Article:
Boring Information Computers & Writing 2010 ACCEPTED PROPOSAL

Abstract

Most of what we do with computers is boring — which has interesting consequences for computers and writing as a field. I look at how and why computing is boring, even when it shouldn't be, and offer some suggestions for when and how we might make it less boring.

Proposal

Most of what we do with computers is boring.

By "we" I mean everyone; but also, not quite so strongly, more restrictive senses: personal-computer users, composition and rhetoric scholars, sometimes even new-media-composition and digital-rhetoric scholars. Computers, celebrated for reshaping cultures and opening a new age of expression and experience, are mostly used for the pedestrian and dull.

The boring facts: Most CPUs are embedded 8-bitters. Most Internet traffic is email, and most of that spam. Most computation is scientific number crunching, with fascinating ramifications but dry stuff to watch. Most general-purpose computing is automated business transactions; these enable the bizarre, indispensable world of modern finance, but believe me — in themselves they're boring. Most computer users primarily use special-purpose computers called "phones", for talking. Most people alive today can't afford general-purpose computers, and don't want them; after more basic needs, a mobile phone is far more useful.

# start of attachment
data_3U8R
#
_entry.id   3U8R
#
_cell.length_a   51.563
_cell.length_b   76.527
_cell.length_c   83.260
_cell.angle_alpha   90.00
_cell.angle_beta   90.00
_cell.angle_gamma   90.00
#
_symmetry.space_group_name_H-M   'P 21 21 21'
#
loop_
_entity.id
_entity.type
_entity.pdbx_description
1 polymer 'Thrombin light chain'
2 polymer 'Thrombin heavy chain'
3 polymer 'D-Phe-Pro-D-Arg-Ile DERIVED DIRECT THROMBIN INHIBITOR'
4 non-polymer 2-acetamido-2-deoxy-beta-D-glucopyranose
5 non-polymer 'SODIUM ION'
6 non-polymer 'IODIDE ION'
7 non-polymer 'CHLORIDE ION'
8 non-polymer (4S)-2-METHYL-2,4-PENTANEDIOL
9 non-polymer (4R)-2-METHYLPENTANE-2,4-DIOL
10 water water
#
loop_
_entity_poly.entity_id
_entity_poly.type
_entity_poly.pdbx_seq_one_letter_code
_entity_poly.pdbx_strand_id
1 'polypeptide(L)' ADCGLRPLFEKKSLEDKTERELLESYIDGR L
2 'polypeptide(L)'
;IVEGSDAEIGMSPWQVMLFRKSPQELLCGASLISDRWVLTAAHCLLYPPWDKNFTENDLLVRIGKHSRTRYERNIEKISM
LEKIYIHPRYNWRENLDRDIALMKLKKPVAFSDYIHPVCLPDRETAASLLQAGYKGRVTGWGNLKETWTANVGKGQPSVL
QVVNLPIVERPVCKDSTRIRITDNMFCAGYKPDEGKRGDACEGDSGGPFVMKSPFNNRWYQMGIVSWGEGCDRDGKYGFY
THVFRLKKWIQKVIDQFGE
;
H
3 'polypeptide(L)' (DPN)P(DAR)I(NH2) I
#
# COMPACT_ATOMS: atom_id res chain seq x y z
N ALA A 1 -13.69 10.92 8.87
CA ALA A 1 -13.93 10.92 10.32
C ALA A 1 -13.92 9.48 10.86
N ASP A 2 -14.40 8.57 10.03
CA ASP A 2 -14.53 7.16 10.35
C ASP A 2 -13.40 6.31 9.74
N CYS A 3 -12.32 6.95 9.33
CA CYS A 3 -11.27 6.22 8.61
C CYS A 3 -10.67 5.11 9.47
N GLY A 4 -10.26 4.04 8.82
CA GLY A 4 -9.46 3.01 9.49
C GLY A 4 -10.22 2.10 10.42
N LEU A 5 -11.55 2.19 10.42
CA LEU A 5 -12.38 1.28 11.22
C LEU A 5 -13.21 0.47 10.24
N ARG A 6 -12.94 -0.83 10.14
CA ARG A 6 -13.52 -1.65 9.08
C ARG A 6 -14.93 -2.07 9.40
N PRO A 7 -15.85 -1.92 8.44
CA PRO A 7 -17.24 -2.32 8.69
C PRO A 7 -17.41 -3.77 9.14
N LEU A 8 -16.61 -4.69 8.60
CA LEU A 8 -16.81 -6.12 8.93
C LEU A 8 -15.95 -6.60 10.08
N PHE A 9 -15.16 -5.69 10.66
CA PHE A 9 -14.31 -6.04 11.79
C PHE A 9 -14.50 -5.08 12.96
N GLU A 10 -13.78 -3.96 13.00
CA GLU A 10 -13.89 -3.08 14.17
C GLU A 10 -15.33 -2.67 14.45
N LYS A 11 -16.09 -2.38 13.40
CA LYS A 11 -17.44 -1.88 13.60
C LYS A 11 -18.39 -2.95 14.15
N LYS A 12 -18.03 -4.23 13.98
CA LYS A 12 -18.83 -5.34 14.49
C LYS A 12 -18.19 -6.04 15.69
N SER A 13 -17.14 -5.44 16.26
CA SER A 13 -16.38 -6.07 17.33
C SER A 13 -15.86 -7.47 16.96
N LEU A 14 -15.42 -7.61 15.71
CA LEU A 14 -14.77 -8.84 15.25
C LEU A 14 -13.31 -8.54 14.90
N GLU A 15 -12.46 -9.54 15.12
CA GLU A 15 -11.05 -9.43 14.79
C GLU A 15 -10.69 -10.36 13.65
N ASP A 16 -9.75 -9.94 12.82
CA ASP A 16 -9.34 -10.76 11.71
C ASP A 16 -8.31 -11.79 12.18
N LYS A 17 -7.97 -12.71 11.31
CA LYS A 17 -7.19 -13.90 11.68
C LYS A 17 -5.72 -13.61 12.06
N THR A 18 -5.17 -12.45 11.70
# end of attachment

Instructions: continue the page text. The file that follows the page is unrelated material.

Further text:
There's a tiny subset of fun stuff: games, web pages, mashups, remixes, documents, conference presentations. But even the majority of those are clumsy, tired rehashes of trite forms.

If the vast majority of computing is split between boring-but-profitable and lumpeninfotainment, with only a sliver of interesting work, what does that say for computers and writing? For computer users and writers, and for the practice of teaching computer-based writing and other new media? Can we encourage interesting uses? Is it important how statistically insignificant they are?

After a short introduction to boring uses of information technology as the dominant computing practice, and the relative unimportance (under certain metrics) of digital rhetoric and new-media studies, I'll consider a few of the ways in which uses that could be interesting often aren't. Then I'll provide some contentious examples of my own ideas for doing more interesting things with computers.